PULSE 9 FROM I PHOTO DIODE to "I t VOLTAGE 9 ON f POCKELS cm.

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l VOLTAGE 9 t I I w F |g.4d

' I ronsient l I 2 l-- VOLTAGE 9 QM ANODE |Tronsaem VOLTAGE ON ANODE 0F T4 f l 4 68 2 0 id Fig.7

P'A'TEN'TEDJUNZT I972 3.673.504

sum 30F a o-swncu sa a Mt iq PULSE 9 FROM PHOTO-DIODE 0 F|g.8b

VOLTAGE 9 ON v, POCKELS CELL a N Eng-8c VOLTAGE e, ON ELECTRODE 84 0F T3 Fig.8d

LASER WITH COMBINED Q-SWITCH AND SYNCHRONIZED CAVITY DUMP CIRCUIT CROSS REFERENCE TO A RELATED APPLICATION The present application is a Divisional Application of my prior co pending application Ser. No. 686,076 filed on Nov. 28, 1967, now U.S. Pat. No. 3,577,097.

BACKGROUND OF THE INVENTION 1. Field of the Invention This invention relates generally to lwer apparatus and more particularly to laser apparatus having actuating circuitry for such apparatus which generates an actuating signal having combined Q-switching and synchronized cavity dumping signal portions to a single modulator such as a Pockels cell employed in the laser.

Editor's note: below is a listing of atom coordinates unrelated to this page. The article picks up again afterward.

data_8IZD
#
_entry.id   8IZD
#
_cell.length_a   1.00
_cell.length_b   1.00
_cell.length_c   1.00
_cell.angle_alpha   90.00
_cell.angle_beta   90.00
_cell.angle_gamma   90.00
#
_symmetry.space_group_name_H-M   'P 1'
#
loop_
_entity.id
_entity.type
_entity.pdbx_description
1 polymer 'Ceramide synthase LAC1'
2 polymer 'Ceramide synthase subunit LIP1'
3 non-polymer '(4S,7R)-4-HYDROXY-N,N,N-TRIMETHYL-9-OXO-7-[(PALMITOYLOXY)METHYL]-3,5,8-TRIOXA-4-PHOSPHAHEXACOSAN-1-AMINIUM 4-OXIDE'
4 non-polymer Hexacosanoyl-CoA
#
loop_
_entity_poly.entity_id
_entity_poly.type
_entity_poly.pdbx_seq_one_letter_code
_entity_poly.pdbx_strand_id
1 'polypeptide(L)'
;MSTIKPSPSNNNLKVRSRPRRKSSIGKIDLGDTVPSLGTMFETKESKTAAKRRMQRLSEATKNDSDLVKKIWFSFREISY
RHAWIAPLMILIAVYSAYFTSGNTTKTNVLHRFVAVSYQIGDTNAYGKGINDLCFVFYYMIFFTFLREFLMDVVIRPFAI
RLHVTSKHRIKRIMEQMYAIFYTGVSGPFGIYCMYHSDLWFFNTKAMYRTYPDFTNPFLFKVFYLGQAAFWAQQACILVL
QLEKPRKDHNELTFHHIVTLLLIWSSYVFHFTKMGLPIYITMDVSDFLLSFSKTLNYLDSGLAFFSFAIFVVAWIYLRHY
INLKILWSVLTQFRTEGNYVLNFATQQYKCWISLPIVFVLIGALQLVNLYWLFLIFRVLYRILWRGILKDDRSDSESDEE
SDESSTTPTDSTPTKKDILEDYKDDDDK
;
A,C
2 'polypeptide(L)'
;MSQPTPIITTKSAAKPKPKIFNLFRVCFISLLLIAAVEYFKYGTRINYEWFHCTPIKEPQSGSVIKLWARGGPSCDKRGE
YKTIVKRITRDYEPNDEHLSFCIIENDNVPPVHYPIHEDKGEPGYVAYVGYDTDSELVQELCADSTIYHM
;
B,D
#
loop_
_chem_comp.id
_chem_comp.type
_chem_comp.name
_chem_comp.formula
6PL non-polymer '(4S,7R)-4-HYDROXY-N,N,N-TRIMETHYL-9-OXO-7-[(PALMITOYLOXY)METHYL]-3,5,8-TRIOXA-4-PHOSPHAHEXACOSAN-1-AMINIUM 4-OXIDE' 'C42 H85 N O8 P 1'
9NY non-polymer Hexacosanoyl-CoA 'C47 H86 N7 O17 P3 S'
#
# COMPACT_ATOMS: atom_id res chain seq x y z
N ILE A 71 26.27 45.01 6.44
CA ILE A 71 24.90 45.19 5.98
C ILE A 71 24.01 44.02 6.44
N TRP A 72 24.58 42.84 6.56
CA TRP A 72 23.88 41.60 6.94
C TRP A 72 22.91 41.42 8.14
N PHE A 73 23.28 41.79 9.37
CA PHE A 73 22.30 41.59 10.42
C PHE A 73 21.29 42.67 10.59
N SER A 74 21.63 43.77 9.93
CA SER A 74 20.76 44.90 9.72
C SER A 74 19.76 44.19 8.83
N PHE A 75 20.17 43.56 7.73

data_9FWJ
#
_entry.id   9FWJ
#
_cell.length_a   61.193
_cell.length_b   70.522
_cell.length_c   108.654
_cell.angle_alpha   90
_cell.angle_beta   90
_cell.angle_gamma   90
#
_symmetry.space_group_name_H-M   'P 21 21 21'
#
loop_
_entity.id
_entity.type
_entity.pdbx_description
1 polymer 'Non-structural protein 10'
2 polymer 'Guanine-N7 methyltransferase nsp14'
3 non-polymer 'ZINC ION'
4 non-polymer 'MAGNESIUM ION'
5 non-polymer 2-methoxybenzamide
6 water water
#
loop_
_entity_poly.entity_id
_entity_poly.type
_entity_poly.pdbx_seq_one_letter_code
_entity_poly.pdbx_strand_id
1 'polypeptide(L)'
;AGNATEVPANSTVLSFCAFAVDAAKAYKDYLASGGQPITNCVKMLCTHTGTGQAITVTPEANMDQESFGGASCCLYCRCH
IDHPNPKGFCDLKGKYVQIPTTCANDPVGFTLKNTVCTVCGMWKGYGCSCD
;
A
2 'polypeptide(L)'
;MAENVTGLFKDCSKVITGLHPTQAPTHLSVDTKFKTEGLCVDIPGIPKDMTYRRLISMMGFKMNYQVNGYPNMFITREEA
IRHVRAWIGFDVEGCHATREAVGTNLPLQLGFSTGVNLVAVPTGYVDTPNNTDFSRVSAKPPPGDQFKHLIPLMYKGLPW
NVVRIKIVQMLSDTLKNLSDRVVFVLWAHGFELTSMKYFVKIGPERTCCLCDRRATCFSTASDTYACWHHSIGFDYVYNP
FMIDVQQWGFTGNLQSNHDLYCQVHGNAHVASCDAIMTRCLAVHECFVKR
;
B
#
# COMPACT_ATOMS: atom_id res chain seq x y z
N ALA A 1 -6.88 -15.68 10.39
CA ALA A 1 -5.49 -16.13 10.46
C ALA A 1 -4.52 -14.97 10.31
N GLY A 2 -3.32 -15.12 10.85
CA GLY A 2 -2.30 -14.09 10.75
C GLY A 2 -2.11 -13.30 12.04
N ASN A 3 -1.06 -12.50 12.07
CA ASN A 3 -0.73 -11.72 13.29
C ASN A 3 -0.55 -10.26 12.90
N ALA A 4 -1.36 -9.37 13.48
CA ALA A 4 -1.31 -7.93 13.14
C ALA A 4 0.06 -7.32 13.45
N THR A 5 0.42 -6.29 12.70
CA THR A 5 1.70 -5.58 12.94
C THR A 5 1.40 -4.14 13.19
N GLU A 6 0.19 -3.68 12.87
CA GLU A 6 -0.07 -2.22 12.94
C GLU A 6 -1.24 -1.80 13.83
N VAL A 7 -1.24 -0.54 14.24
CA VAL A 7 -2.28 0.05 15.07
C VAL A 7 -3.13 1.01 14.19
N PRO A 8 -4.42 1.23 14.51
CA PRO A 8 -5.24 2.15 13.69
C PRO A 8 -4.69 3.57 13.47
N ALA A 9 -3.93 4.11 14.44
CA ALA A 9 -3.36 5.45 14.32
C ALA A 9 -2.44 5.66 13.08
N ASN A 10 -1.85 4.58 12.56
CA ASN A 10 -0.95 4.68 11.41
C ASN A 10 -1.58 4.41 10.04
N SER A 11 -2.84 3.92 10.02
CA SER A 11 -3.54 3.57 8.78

2. Description of the Prior Art In U. S. Pat. application Ser. No. 625,549, filed Mar. 23, 1967, and entitled Lasers Incorporating Time Variable Reflectivity, now U.S. Pat. No. 3,571,744 there is generally provided laser apparatus in which there is time variable reflectivity of the laser cavity during the lasing process. The time variable reflectivity relates to the variation of the reflectivity in the cavity during the power build-up prior to lasing and during lasing by varying the voltage at predetermined times to a polarity rotating means within the cavity and which acts to partially or totally effectively remove the reflectivity of one of the substantially 100 percent mirrors at the ends of the cavity. In the above-mentioned application a Q-switching operation is followed by a cavity-dumping operation. The sequence of events involved is to raise the excited atom population to the desired level while holding the radiation loss in the cavity high enough to prevent lasing, switch the loss in the cavity to a low value, thus allowing the optical energy in the cavity to build up to a maximum value, and to switch out the energy stored in the cavity. Successful operation of such apparatus depends on its ability to open the time variable mirror at the peak of the energy pulse. One embodiment of such apparatus employs a pair of modulators such as Kerr cells and active element actuating circuitry providing separate signals to the Kerr cells for Q- switching and synchronized vavity dumping.